Quick turnaround 

As my birthday draws a bit closer I thought I’d do a throwback story from way back in the vault on one of my first romantic interactions. Growing up, I was homeschooled so there wasn’t a lot of time for meaningful interactions with the opposite sex. While my parents were active in a church, dating was highly–and I mean HIGHLY discouraged. Needless to say, nothing notable happened on the romantic front during high school. Fast forward to the summer after my first semester of college. I did a youth scholarship program to raise money that consisted of going to the DMV area to sell books (door to door, parking lots, and businesses). While I learned a lot, it wasn’t easy being rejected on an hourly basis but I survived. I went with a group of other college students that included a few guys. There was one in particular who was interesting. He was very headstrong and not the most mature like many 18 or 19 year old freshman. Living with a group of people for two months straight has its pros and cons. We all got to know each other really well. The guy and I became pretty cool. Not close, but cool. We had some good conversations but nothing remotely romantic in nature. Fast forward to the end of the summer. The group disbands and we all go our separate ways. Not too long afterwards he contacted me. We talked for a while and then he confessed that he had had a crush on me during the summer when we worked together. He talked about wanting to get to know me better and spending more time together when we went back to campus in August. I was surprised but somewhat agreeable to the idea. He got off the phone with a promise to call the next day. The next days rolls around and I get a call from him as promised. This time it’s a very short call. He’s made a mistake and he’s sorry. He wants to take everything back about getting to know me better and doesn’t know why he said that but he still thinks I’m a good person.While it was surprising, it wasn’t crushing. I didn’t have much of a reaction. I pretty much said “have a nice life” and hung up. And as expected, I never heard from him again… 

Starter Marriages

In the past few months I’ve witnessed or rather observed from a distance the demise of several marriages. While some of the marriages have been second marriages, there have been a few that have been in the category of what I like to call starter marriages. It’s the same concept as buying a starter house or even starter car. The only thing that you take from it is experience and it is a stepping stone to the object that you actually want. Starter marriages have been around for quite a while. I’ve met couples who have been together for decades but started out with a starter marriage where they had a different partner before they met “the one.” Starter marriages tend to happen when individuals are younger in age. Impulsivity, immaturity, and being “lovestruck” tend to play a big part in their formation. Both people have made the decision that they want to get married without truly counting the cost. They want the feeling of extra security while refusing to let go the single mindset and truly becoming a “we.” These couples are the ones you see arguing about the stupid petty stuff on a daily–even hourly basis because they never took the time to get to know the other person before marriage. Now that they are together, they see a lot of things differently and begin to get irritated quickly and even second guess their decision to marry. Both people refuse to compromise and as a result, they quickly learn that the only way to avoid arguments is to not talk, avoid each other, or bury themselves in other pursuits. This does NOTHING for the overall quality of the relationship. It’s at this point that most couples realize that they really don’t work as a couple. The newness has worn off. They are changing as people and their spouse is as well but they’ve never connected on that level so it starts to feel as if they are living with a stranger. Both people realize that their long term personal goals aren’t compatible and that they both want different things out of life. All this usually occurs within the first 1-3 years of marriage and hopefully before the couple decides to have any kids. The absence of kids allows both partner to separate without having to ever see each other again. They may even go as far as to have a divorce party to celebrate the ending of the worse decision of their life to date. Both people go on to live their lives and marry again with more experience and wisdom the second time around. Hopefully.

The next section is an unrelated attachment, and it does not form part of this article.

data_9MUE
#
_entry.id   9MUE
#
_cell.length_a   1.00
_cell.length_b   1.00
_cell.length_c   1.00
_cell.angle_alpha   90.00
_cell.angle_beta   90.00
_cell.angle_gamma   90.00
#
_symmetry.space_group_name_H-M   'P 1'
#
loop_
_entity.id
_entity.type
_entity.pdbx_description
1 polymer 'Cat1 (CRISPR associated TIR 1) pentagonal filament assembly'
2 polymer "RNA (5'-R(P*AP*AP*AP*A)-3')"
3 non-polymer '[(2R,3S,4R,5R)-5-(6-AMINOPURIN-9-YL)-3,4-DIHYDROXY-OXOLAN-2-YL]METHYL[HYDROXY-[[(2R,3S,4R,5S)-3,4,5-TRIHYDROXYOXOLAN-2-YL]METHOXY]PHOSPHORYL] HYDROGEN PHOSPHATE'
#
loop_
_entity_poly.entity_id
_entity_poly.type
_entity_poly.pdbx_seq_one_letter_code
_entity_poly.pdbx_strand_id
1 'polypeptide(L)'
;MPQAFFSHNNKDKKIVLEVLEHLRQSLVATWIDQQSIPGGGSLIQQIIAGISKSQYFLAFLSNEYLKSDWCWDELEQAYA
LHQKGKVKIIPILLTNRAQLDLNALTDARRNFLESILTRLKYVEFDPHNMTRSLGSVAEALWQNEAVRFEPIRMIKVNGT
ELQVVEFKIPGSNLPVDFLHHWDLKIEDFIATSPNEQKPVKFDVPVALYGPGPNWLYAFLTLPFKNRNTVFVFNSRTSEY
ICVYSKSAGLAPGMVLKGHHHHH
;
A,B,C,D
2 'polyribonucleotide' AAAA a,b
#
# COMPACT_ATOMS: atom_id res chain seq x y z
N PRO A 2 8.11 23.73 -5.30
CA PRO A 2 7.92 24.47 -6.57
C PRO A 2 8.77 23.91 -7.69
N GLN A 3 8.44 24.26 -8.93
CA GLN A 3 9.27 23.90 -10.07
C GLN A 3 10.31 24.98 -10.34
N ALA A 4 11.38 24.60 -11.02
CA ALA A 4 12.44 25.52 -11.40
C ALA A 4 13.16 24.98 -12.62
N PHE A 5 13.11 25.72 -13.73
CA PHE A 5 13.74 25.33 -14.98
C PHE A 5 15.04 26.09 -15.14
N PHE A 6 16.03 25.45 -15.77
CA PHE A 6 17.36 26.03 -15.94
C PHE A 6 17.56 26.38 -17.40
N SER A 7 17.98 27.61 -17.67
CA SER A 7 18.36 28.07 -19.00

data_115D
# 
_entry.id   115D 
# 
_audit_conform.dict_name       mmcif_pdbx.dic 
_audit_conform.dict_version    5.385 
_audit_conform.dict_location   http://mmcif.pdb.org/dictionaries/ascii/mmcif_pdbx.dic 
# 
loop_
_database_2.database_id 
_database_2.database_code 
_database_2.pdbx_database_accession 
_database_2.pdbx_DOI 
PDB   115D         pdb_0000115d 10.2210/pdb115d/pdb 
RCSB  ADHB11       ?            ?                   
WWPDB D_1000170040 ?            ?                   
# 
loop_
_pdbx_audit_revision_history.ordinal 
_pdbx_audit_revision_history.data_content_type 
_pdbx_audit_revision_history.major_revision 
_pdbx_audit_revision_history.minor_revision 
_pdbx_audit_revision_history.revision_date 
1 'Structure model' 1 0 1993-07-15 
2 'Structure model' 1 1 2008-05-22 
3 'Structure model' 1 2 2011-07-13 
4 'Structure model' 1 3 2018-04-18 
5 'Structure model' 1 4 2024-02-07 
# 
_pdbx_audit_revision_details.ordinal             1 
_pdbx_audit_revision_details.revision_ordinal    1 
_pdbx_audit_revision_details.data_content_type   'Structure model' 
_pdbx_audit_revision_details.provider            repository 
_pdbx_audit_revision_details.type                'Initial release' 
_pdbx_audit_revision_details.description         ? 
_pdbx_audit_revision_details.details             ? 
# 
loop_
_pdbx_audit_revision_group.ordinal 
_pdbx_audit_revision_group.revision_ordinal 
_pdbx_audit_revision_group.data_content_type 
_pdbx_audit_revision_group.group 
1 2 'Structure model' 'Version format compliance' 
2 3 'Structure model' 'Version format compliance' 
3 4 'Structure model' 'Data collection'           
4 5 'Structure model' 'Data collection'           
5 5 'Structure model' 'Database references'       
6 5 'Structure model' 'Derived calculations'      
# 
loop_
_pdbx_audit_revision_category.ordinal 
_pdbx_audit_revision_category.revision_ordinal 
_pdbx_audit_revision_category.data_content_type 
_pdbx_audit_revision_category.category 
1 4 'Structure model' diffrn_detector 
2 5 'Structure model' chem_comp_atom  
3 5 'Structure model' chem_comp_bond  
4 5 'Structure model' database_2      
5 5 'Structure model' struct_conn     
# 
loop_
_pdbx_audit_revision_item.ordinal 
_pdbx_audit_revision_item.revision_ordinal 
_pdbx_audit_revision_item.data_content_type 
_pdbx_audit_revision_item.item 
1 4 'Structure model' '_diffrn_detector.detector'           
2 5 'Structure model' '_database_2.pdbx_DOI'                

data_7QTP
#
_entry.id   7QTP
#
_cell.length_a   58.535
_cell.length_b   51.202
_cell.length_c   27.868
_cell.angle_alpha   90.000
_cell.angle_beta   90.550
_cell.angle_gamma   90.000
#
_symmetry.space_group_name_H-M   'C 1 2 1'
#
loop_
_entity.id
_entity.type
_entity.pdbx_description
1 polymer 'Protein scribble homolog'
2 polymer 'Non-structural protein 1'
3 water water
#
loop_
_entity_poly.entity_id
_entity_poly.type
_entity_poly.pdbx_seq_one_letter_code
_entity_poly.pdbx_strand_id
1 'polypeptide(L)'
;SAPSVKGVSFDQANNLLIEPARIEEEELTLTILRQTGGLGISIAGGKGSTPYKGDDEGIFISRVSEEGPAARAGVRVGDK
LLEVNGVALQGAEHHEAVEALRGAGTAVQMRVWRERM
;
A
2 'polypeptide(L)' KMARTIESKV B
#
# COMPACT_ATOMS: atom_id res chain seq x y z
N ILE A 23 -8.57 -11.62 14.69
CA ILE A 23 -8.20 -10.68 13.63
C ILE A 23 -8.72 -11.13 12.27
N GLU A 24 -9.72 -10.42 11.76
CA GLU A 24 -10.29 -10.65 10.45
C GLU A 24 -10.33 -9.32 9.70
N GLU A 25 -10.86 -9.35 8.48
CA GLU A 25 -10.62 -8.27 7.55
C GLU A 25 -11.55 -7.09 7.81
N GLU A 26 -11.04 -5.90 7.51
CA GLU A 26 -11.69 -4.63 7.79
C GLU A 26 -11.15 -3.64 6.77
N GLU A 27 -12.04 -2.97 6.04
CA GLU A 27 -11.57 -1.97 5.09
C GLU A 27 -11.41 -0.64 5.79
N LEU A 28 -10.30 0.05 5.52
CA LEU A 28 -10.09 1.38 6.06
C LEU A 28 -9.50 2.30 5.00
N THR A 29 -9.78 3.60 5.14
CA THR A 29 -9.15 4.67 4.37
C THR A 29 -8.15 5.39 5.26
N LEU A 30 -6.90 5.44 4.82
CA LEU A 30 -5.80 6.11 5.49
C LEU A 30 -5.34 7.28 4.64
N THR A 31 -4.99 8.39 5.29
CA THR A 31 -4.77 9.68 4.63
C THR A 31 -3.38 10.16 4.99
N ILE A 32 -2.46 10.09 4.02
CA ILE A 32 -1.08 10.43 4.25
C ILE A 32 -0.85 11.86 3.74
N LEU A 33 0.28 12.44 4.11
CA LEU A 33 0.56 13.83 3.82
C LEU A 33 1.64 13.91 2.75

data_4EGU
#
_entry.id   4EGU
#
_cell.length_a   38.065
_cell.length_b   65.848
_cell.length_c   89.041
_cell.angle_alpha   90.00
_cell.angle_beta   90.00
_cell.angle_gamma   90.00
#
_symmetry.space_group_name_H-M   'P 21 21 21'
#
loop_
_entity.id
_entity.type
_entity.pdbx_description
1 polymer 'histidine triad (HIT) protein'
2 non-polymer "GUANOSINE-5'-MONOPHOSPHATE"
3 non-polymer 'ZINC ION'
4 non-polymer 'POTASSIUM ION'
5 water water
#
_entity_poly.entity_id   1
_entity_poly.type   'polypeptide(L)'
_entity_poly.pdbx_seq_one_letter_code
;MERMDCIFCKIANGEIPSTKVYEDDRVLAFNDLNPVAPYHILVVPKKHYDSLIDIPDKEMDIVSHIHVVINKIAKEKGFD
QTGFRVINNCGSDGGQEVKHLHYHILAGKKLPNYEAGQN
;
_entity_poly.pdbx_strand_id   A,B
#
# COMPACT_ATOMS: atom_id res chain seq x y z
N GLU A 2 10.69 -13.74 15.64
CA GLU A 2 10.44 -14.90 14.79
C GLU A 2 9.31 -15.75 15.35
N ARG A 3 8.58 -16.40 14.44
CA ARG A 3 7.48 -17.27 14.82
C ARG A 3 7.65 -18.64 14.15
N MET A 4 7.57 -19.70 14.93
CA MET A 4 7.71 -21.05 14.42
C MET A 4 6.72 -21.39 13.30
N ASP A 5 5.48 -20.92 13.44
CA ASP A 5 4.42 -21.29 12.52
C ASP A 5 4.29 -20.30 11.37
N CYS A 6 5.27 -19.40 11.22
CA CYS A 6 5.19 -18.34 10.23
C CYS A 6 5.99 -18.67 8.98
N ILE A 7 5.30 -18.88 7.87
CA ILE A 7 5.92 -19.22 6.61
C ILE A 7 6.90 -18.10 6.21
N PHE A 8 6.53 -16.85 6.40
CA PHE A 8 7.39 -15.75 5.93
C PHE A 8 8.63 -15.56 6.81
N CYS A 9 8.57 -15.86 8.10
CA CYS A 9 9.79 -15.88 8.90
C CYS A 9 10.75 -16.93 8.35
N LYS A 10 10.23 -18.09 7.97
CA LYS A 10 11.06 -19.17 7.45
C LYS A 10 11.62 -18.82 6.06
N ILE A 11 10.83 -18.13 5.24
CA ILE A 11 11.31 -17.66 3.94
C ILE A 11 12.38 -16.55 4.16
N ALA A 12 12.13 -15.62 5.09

Don’t even bother

Don't even bother

One of my IG friends posted this and I HAD to comment on it. I really think that this statement is relevant to so many people–including myself. I like having as full of a picture as possible of an individual and sometimes that really isn’t needed. I think that this quote is alluding to the fact that individuals who aren’t interested in you will also not be interested in letting you find out more about them. I’m not going to go as far as to say that hiding things is childish but there is a certain maturity needed in order to facilitate open communication and to keep a relationship healthy. It’s naive to assume that everyone possesses this maturity and a lack of disclosure and strategic omissions about significant things in their life can be a blaring sign that they don’t possess this maturity. And yes, I’m learning this lesson myself.